The earnings recession is here, and it's about to get even worse

Second quarter earnings season begins in earnest this week, and the forecast is rather bleak.

Expectations are for earnings to decline for a third straight quarter. Consensus estimates project a decline of about 7% in earnings per share among S&P 500 companies compared to the same quarter last year, which would mark the steepest decline since 2020, per UBS.

Across the sectors, Consumer Discretionary and Communications Services are the only two of the 11 sectors expected to see second quarter earnings growth materially higher.

Meanwhile, S&P 500 companies are also expected to see no year-over-year revenue growth for the first time in 10 quarters, per Goldman Sachs.

"US economic growth has remained strong since the start of 2Q and explains most of the sales growth in our top-down model," David Kostin, Goldman Sachs chief equity strategist, wrote in a note on July 7. "However, weaker commodity prices and falling inflation, which may limit firms’ pricing power, are incremental headwinds to S&P 500 sales growth."

Thematically, AI buzz will likely get more scrutiny from investors. After AI-led gains last earnings season, Goldman Sachs argues this quarter will be more about if those AI promises are starting to turn into meaningful profits — and when that can be expected. The health of the consumer and the state of the financial system after the spring's banking crisis will also be key themes to watch.

A 'low bar' for earnings

Overall, an earnings decline can still drive upside for stocks if estimates are low enough to begin with. Analysts differ on whether that's the case.

Goldman Sachs and UBS both highlighted a "low bar" for earnings in the second quarter.

Goldman Sachs believes companies will be able to meet it, while UBS sees a less than 1% earnings-per-share miss below that bar.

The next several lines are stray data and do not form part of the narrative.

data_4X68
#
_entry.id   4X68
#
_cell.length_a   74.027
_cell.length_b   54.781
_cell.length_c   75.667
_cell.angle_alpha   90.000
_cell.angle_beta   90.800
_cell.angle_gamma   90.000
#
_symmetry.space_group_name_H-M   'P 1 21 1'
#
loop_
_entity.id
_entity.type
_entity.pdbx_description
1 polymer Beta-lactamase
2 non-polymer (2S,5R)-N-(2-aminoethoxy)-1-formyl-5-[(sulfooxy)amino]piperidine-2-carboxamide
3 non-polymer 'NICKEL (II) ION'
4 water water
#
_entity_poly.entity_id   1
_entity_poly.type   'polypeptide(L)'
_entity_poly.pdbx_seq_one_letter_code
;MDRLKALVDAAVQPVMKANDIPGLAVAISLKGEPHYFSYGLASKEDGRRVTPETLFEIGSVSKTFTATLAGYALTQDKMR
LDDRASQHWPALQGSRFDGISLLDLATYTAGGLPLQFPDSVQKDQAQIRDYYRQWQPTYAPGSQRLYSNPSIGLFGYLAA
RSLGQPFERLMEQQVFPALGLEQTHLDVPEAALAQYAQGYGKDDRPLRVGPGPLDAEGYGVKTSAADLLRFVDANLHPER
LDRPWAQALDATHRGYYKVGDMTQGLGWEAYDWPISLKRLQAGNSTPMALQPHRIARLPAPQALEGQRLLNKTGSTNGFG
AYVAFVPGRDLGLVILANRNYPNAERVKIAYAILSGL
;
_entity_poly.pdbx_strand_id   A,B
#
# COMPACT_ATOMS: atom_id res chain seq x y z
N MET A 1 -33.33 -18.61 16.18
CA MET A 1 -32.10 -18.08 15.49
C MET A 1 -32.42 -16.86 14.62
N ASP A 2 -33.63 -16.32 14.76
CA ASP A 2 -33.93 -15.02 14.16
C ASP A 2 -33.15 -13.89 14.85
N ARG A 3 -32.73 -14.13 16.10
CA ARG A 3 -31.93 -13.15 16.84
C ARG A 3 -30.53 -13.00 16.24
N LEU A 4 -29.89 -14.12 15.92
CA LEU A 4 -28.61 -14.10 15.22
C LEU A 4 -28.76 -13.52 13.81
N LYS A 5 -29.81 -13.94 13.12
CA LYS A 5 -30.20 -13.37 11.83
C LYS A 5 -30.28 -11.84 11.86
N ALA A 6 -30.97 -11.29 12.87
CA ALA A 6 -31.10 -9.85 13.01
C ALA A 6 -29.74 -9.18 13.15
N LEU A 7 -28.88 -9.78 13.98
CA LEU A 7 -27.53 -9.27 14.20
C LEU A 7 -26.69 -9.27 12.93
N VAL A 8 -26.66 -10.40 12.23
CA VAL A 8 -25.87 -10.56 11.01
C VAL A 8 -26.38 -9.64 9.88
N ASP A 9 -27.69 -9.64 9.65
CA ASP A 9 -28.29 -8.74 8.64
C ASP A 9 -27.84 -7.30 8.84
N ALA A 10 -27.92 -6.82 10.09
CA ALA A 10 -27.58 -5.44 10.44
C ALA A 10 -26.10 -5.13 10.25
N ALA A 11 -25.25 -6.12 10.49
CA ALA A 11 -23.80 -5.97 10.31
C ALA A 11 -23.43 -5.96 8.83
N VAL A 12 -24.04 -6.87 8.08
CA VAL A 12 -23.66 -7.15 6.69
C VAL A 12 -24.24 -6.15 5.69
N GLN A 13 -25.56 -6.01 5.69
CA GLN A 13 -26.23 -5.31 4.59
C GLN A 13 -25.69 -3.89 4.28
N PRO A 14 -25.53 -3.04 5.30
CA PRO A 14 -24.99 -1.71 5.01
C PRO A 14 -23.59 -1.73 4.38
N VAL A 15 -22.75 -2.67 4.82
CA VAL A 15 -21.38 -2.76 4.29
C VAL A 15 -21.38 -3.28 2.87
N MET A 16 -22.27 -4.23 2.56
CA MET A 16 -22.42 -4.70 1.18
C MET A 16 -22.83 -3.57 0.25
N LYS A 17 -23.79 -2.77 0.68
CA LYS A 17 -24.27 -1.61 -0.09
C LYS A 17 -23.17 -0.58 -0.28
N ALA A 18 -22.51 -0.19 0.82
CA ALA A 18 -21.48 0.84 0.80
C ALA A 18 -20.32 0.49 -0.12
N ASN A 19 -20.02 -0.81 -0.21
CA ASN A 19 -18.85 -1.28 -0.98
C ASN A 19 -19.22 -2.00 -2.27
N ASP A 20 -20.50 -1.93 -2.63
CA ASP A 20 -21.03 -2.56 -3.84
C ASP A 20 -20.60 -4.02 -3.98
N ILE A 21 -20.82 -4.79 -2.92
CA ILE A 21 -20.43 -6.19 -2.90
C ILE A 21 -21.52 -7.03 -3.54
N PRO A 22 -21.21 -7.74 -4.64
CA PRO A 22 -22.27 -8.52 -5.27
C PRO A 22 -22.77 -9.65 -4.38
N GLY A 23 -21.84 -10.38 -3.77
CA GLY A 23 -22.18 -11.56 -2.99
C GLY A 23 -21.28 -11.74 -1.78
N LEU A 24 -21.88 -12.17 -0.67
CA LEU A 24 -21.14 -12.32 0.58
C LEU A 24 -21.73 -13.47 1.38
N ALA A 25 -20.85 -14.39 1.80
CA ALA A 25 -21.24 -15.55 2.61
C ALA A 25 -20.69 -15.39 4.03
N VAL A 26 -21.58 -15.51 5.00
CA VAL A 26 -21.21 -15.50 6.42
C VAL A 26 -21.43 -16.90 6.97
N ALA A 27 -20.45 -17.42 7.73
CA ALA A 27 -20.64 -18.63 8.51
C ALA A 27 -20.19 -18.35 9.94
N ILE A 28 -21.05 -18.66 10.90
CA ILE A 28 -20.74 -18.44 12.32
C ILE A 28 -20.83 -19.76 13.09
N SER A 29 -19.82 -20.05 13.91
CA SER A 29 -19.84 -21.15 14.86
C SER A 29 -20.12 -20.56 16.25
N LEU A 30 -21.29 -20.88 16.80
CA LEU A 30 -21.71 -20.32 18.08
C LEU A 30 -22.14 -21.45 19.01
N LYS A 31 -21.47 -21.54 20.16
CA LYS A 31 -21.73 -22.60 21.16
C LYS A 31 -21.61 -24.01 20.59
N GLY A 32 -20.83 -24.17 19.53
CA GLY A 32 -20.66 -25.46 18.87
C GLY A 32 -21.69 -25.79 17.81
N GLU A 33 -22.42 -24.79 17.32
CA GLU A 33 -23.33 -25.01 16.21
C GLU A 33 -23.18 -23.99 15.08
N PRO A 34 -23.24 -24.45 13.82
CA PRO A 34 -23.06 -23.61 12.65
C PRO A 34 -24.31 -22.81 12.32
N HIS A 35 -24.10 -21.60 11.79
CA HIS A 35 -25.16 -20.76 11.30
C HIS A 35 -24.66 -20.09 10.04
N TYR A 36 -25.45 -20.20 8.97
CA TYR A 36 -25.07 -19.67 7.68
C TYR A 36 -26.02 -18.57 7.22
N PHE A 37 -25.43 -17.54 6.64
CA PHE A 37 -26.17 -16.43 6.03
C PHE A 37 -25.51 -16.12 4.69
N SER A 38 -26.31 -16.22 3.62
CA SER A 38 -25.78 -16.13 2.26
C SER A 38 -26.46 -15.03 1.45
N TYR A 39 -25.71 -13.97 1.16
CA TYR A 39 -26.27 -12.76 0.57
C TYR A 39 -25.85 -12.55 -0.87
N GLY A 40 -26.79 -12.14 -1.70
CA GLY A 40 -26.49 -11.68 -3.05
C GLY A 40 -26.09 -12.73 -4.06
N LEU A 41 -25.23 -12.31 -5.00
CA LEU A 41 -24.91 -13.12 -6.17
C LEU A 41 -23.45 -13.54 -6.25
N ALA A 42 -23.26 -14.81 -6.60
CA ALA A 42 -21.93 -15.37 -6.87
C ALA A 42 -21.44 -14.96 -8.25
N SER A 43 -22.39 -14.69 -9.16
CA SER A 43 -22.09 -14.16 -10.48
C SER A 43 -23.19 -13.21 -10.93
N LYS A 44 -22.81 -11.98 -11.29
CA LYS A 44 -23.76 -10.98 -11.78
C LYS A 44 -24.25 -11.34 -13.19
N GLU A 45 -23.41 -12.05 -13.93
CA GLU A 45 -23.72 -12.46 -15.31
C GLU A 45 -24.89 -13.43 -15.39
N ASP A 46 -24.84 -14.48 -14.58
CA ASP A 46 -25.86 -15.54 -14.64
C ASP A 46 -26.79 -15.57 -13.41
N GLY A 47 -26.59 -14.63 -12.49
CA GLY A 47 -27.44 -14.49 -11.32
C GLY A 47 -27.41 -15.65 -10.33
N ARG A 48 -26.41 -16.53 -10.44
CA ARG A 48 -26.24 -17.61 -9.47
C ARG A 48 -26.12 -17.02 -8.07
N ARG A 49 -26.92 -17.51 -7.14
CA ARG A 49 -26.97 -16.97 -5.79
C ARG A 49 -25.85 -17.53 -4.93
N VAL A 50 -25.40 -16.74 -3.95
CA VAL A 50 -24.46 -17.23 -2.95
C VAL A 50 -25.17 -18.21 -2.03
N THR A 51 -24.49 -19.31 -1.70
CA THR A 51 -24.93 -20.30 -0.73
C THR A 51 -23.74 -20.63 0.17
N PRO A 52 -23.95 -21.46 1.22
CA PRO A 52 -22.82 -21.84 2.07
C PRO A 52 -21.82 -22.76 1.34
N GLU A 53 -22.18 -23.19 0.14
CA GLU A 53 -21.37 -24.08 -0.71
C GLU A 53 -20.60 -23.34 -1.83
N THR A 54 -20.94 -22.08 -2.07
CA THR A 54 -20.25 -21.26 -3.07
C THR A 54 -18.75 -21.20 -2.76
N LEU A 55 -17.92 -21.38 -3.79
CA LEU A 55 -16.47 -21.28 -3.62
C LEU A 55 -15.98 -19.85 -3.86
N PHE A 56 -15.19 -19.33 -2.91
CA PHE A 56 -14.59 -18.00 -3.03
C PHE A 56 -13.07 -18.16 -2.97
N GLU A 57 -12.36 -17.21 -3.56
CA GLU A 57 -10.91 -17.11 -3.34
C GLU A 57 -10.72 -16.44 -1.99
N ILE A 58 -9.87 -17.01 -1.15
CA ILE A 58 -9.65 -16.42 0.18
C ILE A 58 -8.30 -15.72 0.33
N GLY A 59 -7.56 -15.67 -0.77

FILE - A sign for Wall Street hangs in front of the New York Stock Exchange, July 8, 2021. Stocks are opening with slight gains on Wall Street Thursday, Dec. 30, keeping the S&P 500 and the Dow Jones Industrial Average hovering just above the latest record highs they set a day earlier.   (AP Photo/Mark Lennihan, file)
A sign for Wall Street hangs in front of the New York Stock Exchange, July 8, 2021, ahead of second quarter earnings. (AP Photo/Mark Lennihan, file) (ASSOCIATED PRESS)

For its part, Evercore ISI notes some stocks have a lower bar to leap for a beat, but for tech stocks at large, Nvidia's AI surge following last quarter's report sets the bar high.

"Blockbuster 5/24 results from Nvidia have catalyzed upward earnings revisions for the growth heavy Nasdaq," Evercore ISI strategist Julian Emanuel in a weekend client note.

Emanuel also highlighted that last quarter company stocks saw fewer positive reactions to earnings beats in the 24 hours after reporting while companies that missed estimates saw outsized stock reactions to the downside.

There is still a silver lining expected to come in second earnings season. Both Goldman Sachs and UBS use the term "bottom" in their Q2 earnings previews, highlighting the second quarter of 2023 might likely be the worst for year-over-year earnings comparisons.

"Unlike the past 5 quarters, forward earnings revisions appear to have bottomed," Kostin wrote.

Kostin points out that in the long run, S&P 500 returns often follow the forward-looking expectations for earnings.

Prices in the S&P 500 often follow earnings per share revisions, per Goldman Sachs.
Prices in the S&P 500 often follow earnings per share revisions, per Goldman Sachs. (Goldman Sachs Global Investment Research)

Josh is a reporter for Yahoo Finance.

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